Wednesday, July 23, 2014

These are a few of our foraging things

It's been a busy Spring/Summer for us transforming our wild spot into a sweet boondocking space. It's been a flurry of road development, garden and orchard planting, well and irrigation system set-up, and septic dump station building to name a few things. And taking classes through the University of Idaho in sustainable/healthy forest management reminds us of the wine industry ag classes we took at UC Davis so long ago (minus the high cost and wine-related pretentiousness).

In addition to all of the hiking/fishing/swimming activities around here, one of our favorite activities has been foraging for food and other items. It's like a great big Easter egg hunt. Knowing where your food comes from is a good thing. Basically most of the "food" in the middle aisle of a grocery store is a poisonous cocktail of bad carbohydrates and chemicals. Even the meat, vegetables and fruit found around the perimeter of a grocery store can be a minefield of bad farming practices that diminish the nutritional value of these generally healthy, single-ingredient food choices. Michael Pollan wrote an incredible book called The Omnivore's Dilemma that describes the variety of food choices we all face each day. He also does it without being judgmental or preachy about food choices (unlike most people are with their diet "religions").

Here are some of the items we've been foraging on and near our property:

Most everyone seems to appreciate morels. They come out here in the spring and sometimes in the fall.

One of the most interesting mushrooms we've found is the the puffball. That's a local name for the beast. They are as big (or bigger) than your head.

These guys have the texture and the look of mozzarella cheese. We slice them about a half inch thick and lightly saute them in butter. It's a wonderful, mild flavored mushroom.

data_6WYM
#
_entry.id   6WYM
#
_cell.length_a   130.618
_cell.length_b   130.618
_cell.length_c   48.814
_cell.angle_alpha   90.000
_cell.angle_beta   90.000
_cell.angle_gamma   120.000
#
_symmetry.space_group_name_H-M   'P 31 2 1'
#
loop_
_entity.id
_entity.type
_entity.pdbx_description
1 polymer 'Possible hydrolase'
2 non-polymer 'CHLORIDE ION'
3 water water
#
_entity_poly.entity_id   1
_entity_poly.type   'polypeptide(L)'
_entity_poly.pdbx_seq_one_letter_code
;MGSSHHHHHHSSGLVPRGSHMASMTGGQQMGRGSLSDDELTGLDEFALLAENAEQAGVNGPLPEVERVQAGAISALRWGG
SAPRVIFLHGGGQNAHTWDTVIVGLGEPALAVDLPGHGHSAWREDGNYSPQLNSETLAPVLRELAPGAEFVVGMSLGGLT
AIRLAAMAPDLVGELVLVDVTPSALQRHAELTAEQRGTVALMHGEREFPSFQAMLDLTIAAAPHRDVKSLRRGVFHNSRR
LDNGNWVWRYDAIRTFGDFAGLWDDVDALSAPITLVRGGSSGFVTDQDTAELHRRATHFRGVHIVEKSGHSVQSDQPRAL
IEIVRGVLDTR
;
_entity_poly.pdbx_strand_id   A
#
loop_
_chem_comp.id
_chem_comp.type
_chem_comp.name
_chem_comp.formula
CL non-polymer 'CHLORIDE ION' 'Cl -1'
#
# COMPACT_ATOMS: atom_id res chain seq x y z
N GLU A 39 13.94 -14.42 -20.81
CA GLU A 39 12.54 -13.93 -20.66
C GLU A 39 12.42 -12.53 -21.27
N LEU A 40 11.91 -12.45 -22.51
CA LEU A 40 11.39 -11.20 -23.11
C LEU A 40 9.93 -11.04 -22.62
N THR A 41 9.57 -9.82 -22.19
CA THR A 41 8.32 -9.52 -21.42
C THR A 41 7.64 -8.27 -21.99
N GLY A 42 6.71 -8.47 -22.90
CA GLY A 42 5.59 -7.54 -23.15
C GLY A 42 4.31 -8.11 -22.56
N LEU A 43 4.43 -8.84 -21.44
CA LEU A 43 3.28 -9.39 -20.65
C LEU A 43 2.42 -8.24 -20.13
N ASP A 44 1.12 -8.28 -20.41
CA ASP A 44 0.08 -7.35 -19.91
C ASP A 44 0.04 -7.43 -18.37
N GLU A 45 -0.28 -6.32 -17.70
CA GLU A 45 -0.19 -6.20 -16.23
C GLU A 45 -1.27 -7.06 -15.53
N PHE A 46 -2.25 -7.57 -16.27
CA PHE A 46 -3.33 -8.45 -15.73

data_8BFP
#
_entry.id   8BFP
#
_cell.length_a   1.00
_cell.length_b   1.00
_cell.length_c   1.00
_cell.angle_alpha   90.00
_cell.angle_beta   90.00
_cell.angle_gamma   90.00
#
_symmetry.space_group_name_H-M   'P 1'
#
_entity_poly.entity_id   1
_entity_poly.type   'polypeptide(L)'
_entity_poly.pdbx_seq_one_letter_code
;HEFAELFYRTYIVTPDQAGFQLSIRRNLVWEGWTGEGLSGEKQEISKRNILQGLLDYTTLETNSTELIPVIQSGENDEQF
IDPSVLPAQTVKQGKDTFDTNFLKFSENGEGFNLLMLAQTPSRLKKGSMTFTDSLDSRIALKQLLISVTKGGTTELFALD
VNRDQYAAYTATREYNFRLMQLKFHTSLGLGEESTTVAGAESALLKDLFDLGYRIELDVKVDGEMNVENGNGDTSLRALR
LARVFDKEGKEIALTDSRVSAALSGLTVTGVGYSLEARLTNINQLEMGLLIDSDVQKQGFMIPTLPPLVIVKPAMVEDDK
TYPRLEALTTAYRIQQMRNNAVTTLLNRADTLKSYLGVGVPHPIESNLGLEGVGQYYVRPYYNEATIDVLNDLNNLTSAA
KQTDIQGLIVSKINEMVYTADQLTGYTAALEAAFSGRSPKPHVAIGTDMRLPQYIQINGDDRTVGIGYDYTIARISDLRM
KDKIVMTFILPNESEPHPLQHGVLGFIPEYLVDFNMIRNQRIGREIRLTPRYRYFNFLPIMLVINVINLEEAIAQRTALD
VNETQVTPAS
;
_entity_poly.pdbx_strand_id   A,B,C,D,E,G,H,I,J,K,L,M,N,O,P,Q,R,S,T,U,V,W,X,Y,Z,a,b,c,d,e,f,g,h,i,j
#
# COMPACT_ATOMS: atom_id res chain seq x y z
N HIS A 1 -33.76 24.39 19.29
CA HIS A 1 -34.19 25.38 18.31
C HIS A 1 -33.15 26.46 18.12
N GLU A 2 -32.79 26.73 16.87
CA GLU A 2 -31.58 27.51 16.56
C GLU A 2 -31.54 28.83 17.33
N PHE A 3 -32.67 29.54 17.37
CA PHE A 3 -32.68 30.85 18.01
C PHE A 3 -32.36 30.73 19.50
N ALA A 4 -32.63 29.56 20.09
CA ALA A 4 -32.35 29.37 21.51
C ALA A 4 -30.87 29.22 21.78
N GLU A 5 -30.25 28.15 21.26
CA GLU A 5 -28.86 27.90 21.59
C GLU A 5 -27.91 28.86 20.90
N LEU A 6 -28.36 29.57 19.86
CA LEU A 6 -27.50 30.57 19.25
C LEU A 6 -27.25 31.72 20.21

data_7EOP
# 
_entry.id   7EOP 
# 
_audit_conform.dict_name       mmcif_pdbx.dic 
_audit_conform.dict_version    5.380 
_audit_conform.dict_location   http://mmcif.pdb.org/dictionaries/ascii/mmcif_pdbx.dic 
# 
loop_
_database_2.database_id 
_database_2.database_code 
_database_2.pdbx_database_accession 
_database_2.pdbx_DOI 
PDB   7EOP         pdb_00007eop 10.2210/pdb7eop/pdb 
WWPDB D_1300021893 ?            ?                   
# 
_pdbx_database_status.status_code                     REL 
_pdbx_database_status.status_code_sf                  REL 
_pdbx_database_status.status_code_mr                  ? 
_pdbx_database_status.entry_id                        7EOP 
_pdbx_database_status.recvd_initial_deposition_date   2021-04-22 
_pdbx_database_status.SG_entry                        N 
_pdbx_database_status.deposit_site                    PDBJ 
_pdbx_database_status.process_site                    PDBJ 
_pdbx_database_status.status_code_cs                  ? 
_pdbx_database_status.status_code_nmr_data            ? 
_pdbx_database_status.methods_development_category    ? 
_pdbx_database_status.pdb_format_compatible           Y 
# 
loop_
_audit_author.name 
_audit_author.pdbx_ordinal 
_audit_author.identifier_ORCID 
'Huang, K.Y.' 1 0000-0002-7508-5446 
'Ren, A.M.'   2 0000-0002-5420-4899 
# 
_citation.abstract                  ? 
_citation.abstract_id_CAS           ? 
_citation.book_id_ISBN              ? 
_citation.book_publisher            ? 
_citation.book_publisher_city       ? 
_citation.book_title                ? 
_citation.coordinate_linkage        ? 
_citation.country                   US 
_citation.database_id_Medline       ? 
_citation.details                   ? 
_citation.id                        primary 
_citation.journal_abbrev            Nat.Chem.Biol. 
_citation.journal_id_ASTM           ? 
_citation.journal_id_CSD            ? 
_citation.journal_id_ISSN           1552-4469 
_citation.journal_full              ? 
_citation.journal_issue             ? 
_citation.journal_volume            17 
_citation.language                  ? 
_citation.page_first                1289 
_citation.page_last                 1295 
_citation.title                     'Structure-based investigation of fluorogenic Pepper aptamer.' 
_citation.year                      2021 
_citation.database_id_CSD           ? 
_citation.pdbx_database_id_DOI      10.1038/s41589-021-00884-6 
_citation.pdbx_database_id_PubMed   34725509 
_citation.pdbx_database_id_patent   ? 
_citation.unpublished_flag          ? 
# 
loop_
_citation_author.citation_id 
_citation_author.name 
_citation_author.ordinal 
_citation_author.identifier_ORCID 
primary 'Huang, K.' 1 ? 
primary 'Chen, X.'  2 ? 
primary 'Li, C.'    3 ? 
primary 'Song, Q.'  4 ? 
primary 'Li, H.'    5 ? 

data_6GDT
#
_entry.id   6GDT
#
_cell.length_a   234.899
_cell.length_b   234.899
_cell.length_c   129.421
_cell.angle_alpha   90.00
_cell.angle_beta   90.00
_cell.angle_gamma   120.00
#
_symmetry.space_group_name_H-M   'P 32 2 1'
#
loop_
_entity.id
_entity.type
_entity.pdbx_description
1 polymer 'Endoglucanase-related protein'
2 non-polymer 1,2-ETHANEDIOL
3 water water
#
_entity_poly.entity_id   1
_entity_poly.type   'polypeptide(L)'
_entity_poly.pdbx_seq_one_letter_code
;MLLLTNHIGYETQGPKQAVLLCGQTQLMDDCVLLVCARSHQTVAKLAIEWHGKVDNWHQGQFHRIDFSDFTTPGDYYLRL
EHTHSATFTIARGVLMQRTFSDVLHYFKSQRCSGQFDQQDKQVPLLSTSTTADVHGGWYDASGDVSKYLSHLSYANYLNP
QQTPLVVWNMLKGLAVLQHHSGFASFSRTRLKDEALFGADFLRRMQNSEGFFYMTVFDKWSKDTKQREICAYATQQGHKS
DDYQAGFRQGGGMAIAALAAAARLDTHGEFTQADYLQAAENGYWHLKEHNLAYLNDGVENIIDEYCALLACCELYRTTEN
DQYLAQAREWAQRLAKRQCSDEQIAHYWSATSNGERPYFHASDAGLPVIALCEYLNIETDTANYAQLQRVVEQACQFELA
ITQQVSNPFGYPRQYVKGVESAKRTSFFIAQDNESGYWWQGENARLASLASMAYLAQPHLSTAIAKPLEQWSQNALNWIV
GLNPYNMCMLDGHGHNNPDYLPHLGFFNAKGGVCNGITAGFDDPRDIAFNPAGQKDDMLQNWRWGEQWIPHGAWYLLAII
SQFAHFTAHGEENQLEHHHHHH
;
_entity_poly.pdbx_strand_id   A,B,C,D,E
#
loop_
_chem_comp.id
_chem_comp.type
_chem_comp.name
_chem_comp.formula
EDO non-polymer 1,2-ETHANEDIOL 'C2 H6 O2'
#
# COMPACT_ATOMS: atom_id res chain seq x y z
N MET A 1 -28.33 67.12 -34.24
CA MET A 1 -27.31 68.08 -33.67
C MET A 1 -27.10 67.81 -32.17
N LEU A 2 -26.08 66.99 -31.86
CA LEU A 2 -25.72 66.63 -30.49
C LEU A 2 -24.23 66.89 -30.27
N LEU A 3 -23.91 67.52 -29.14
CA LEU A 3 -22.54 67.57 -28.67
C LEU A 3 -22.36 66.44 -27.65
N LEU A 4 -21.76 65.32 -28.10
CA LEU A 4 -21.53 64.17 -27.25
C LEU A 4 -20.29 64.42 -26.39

Wild Asparagus
The fun in foraging is the hunting. Wild asparagus grows on the slopes of the old railroad bed alongside our property. They are tender enough to eat raw all the way down to the stalk. They melt in you mouth.

This may be our favorite red meat. leaner and more flavorful than fine grass-fed beef.

Putting it all together
Puffball mushroom on the left, wild asparagus in the middle, grilled elk tenderloin on the right, and a fine Napa Valley Cabernet to wash it down (that looks like Jake's junk standing in the background there).

Wild Rocket (aka Arugula)
This may be the perfect climate to grow arugula. Toss it with some olive oil, rice vinegar, salt, pepper, and Parmesan cheese shavings for one of the best salads out there.

Saskatoon Berries
The Saskatoon berry (AKA Serviceberry) was a new one for us. They grow like weeds around here and the deer love them. They have a very different rustic berry flavor and stain your fingers when you eat them. They're not as renowned as the Huckleberry, but still tasty (and easier to find/pick).

Farm Equipment
Being surrounded by farmlands, there is always a piece of old equipment around. This old John Deere combine has since been moved and donated to our local Future Farmers group. It will make a nice educational project for them to restore.